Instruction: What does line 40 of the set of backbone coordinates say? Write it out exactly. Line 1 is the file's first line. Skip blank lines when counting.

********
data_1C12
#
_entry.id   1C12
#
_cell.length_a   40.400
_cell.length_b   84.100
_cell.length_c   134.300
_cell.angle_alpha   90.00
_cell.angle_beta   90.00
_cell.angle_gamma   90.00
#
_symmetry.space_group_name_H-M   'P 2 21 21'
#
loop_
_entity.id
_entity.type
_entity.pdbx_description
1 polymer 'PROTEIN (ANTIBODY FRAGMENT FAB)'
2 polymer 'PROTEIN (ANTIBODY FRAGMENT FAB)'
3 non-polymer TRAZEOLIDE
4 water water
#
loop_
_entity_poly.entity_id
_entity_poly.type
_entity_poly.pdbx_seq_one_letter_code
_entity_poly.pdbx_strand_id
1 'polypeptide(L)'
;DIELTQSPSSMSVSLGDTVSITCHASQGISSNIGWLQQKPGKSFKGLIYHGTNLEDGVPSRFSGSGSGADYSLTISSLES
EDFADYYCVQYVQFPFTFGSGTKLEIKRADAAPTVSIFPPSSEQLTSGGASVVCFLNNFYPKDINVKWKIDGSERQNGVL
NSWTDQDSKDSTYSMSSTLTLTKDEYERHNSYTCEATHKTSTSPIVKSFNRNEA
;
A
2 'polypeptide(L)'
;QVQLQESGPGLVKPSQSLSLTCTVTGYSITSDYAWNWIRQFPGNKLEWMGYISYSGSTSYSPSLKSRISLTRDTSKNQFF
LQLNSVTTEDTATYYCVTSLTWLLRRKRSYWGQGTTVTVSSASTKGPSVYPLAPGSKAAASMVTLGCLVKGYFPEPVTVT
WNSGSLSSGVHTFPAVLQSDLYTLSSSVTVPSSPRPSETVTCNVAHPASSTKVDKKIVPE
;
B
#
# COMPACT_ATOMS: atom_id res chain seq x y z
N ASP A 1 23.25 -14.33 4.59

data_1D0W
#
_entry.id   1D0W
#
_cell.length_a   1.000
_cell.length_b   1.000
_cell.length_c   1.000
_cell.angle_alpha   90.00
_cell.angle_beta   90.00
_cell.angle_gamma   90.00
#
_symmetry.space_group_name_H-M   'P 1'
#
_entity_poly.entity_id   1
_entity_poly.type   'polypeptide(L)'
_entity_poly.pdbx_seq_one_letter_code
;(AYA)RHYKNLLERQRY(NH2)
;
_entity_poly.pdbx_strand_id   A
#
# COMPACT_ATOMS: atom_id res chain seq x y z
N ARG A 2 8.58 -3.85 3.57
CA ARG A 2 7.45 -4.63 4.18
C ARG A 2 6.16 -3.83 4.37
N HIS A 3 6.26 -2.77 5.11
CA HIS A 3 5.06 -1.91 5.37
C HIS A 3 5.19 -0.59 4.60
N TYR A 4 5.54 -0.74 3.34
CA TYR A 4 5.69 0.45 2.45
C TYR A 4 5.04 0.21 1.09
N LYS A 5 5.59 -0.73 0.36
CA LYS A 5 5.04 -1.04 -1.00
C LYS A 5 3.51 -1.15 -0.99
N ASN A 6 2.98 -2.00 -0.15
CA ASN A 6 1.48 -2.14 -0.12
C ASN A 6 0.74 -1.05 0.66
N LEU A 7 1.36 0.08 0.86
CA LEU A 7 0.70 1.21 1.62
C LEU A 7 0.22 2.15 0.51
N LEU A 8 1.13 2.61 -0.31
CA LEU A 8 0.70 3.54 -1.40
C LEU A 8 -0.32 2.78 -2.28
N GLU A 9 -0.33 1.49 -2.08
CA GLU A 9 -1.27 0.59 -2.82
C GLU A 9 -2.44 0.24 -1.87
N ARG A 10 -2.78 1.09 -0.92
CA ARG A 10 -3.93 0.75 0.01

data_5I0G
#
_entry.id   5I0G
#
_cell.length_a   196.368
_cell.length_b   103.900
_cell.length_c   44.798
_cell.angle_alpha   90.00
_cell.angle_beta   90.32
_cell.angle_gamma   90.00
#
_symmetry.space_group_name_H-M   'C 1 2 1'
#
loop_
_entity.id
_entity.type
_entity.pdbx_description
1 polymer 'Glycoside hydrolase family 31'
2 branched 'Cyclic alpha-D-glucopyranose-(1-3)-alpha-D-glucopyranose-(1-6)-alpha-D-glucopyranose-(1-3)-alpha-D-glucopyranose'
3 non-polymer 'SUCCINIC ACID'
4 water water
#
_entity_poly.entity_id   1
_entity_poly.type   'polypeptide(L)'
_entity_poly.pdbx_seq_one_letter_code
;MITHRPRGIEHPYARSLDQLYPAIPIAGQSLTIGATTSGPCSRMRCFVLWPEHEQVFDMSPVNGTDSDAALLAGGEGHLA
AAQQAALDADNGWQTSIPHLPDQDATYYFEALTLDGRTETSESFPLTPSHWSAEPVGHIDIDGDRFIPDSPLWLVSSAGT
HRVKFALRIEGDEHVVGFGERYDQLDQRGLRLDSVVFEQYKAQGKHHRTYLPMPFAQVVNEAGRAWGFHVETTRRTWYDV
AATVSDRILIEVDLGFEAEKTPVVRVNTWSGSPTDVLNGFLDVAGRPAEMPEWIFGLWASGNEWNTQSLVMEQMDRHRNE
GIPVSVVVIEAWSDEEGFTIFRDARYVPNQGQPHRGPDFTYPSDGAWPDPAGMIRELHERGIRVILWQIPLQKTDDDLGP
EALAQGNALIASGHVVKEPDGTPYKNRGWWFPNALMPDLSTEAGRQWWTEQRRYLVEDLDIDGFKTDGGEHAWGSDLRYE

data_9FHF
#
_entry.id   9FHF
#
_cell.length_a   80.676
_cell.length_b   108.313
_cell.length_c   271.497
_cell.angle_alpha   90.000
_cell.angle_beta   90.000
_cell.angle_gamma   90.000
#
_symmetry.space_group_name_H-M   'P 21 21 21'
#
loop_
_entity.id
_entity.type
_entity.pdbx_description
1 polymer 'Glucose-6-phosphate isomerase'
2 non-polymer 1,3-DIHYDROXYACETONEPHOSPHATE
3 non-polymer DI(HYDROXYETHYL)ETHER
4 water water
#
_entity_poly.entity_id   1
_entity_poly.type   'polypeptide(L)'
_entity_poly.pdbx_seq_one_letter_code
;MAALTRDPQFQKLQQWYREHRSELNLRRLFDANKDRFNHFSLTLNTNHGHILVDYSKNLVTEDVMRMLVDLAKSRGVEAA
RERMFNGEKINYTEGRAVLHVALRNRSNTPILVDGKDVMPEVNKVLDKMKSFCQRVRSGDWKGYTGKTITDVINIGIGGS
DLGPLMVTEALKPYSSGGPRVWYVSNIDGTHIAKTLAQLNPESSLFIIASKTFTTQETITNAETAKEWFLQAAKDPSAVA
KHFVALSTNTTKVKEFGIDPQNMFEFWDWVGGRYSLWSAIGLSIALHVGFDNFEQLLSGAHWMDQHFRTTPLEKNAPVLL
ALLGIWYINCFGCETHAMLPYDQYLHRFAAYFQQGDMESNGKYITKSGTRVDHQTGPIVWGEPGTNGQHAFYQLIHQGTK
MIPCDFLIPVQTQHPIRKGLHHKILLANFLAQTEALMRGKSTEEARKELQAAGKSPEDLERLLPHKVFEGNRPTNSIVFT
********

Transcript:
#